Deprecated: Assigning the return value of new by reference is deprecated in /home/essentia/public_html/blog/wp-content/plugins/social-poster/mm_post.php on line 153
What Are Phospholipid Deficiencies in Autism? | The Essential Guide To Autism

What Are Phospholipid Deficiencies in Autism?

Click Here To Send This Post To A Friend

Most people are not aware of the term phospholipid, but those who have autistic children may become familiar with the term very soon. There have been some recent studies that suggest autistic children are lacking in some of the essential fatty acids that are vital for proper brain processing and fundamental in development. The researchers found that by taking measurement of the plasma phospholipid levels in the cell membranes of red blood cells, deficiencies can be found in children with developmental delays. They think that phospholipid deficiencies in autism and related problems may be intertwined.

In order for the brain to operate as intended, these phospholipids are essential components of the blood cells and must work correctly. They are often described as a grease-like substance that facilitates the movement of essential fats in and out of the red blood cells. When there is a problem or an imbalance, things can go wrong in the brain.

It is estimated that about twenty percent of the brain is made up of fatty acids, which in turn means that they are important for proper workings within the brain. There is some suggestion that autism may be triggered or effected by the imbalance, and this can also account for many other neurological disorders in some people. Deficiencies in phospholipids are also said to be found in those with attention deficit disorder and other related condition like dyslexia and dyspraxia. It is well known that the body can not produce these fatty acids, so they must come from the foods that we eat.

The defects associated with problematic phospholipid deficiencies in regards to autism and other disorders are the lower amounts of polyunsaturated fats. On the other hand, there is an increase in the amounts of saturated fats present. This leads to issues with homeostasis of the cells, and also with metabolism in regards to fatty acids. As suggested by researchers, this may offer new insights into a biological link to autism and could result in the development of new procedures and treatments in the future.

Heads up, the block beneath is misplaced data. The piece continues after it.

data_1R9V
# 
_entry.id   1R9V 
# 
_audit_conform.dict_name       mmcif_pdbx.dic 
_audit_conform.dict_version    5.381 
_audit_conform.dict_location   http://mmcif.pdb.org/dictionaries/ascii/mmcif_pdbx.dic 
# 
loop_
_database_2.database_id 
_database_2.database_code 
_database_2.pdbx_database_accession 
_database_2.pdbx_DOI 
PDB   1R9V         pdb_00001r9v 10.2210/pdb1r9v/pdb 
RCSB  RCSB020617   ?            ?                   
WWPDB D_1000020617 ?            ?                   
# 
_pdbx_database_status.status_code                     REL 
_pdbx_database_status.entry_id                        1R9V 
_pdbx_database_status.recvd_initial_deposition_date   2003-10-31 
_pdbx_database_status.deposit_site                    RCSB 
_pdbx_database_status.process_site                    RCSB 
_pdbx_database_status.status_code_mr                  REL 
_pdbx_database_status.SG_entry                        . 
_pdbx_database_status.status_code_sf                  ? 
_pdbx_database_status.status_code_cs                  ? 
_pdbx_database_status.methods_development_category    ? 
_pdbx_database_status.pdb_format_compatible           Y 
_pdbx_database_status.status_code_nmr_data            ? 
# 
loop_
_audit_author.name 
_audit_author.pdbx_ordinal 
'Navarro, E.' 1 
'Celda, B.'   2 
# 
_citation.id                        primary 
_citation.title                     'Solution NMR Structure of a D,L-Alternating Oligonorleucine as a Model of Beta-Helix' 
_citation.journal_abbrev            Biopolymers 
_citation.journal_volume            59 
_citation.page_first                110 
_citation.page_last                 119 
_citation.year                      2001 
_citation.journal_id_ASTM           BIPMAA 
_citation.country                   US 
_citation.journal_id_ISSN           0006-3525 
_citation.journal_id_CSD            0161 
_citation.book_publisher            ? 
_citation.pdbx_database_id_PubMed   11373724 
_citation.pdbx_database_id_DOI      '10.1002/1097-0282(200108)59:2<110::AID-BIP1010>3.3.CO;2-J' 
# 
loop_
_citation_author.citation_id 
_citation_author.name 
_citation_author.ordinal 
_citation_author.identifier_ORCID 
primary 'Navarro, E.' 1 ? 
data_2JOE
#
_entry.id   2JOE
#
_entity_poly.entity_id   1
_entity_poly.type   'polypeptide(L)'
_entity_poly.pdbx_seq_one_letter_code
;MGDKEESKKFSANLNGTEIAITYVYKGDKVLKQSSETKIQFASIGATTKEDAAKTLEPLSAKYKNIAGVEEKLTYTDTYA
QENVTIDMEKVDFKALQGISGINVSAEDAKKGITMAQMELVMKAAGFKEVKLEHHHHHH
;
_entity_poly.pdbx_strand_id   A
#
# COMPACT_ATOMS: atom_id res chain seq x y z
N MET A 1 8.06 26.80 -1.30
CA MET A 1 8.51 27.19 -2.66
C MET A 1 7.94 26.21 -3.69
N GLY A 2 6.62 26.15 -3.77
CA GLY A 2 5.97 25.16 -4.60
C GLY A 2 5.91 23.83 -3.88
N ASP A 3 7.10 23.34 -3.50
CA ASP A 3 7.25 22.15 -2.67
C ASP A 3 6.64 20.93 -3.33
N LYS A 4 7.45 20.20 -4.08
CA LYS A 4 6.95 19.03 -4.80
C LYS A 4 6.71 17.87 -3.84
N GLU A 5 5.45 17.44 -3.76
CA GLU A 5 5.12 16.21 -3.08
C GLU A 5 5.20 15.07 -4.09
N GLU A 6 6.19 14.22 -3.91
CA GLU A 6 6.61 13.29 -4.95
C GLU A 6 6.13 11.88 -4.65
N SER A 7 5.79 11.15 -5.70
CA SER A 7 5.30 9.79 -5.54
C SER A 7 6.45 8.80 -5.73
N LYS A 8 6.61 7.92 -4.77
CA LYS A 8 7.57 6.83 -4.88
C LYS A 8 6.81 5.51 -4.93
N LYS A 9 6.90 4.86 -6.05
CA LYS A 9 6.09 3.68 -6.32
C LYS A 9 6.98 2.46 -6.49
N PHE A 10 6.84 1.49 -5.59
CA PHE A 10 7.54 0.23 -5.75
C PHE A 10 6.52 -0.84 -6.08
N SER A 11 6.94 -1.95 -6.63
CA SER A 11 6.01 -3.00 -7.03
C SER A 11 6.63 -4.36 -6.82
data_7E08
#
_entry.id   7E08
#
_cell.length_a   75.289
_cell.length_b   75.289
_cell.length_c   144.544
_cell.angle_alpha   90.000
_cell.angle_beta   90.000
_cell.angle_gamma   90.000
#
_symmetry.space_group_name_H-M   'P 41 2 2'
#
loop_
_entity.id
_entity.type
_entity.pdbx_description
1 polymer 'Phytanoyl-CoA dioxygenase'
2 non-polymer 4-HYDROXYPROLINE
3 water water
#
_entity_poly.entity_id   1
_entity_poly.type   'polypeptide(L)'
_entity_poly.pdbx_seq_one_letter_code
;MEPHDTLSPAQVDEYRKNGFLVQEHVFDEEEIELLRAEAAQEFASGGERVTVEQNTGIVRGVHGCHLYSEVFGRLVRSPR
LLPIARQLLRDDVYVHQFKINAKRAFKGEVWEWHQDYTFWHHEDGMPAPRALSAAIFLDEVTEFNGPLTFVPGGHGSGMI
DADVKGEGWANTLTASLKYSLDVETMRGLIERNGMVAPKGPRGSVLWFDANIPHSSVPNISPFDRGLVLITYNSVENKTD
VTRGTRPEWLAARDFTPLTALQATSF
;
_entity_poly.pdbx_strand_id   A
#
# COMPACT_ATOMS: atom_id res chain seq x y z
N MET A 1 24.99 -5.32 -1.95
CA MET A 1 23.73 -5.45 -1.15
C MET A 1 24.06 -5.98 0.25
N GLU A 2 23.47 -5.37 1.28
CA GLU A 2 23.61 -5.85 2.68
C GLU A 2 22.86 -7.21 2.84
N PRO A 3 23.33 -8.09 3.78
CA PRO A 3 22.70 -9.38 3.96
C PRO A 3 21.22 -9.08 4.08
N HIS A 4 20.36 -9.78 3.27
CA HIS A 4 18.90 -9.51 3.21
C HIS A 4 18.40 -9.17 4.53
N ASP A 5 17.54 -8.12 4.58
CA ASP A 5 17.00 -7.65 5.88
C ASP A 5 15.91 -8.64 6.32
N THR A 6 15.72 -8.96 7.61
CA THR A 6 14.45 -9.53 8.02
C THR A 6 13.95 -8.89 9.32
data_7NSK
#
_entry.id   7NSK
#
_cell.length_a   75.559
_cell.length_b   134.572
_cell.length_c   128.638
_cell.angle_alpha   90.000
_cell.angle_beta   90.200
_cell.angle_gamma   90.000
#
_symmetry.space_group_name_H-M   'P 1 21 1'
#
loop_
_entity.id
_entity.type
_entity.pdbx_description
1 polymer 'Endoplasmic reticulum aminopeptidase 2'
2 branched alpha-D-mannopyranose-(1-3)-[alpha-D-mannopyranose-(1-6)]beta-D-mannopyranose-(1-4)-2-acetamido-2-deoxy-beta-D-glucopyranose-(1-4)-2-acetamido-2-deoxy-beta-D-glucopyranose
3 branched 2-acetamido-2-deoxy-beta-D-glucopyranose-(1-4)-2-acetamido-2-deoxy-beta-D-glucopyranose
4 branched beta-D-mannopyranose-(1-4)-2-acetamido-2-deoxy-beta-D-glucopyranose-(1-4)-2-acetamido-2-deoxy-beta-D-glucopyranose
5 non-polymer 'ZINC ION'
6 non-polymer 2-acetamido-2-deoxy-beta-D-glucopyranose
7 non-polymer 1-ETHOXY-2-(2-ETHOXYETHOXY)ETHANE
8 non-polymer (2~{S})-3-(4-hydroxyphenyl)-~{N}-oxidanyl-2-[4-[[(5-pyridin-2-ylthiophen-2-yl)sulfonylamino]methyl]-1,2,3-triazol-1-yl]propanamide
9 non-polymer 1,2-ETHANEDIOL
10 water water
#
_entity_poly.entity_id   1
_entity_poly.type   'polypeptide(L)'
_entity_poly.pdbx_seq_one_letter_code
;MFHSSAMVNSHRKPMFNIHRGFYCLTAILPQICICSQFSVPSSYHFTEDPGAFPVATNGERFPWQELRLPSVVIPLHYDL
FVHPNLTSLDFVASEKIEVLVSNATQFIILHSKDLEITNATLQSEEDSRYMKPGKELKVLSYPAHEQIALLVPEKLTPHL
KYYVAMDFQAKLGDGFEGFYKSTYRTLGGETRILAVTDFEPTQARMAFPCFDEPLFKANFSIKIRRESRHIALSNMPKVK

The problem with this type of research is that it brings up many issues that most have not considered, and much of the language used is medical in nature. Because of that, it can be very confusing for people outside of the medical arena. What is important to understand is that this research has lead to what is being called the spectrum of phospholipid disorders. Autism it seems is not the only condition where phospholipid deficiencies are found, they include dysphaxia and dyslexia, as mentioned earlier, and also seizure disorder, and schizophrenia. These are all problems that can strike children and adults alike.

It certainly seems that uncovering the existence of phospholipid deficiencies in autism and other conditions might lead to new treatments, however those options are still very unclear for the most part. Some may come to the conclusion that filling a nutritional deficiency might be the answer to help autistic children with some hurdles they face. While dietary interventions and supplementation is not a cure for autism, some studies show and plenty of parental evidence suggests, it may lead to improvement in the day to day skills that children with autism struggle with.

Tags: ,

Not signed up for Rachel's Essential Guide To Autism newsletter yet? Click here to sign-up today and discover strategies, information and resources to maximize the potential of a loved one with autism.

If you're interested in finding out more about Rachel's "Essential Autism" range of products, including her popular membership site, treatment reviews, latest research summaries and answers to the most common questions parent have then click here now to see Rachel's extensive Essential Autism catalog....

No comments yet. Be the first.

Leave a reply

You must be logged in to post a comment.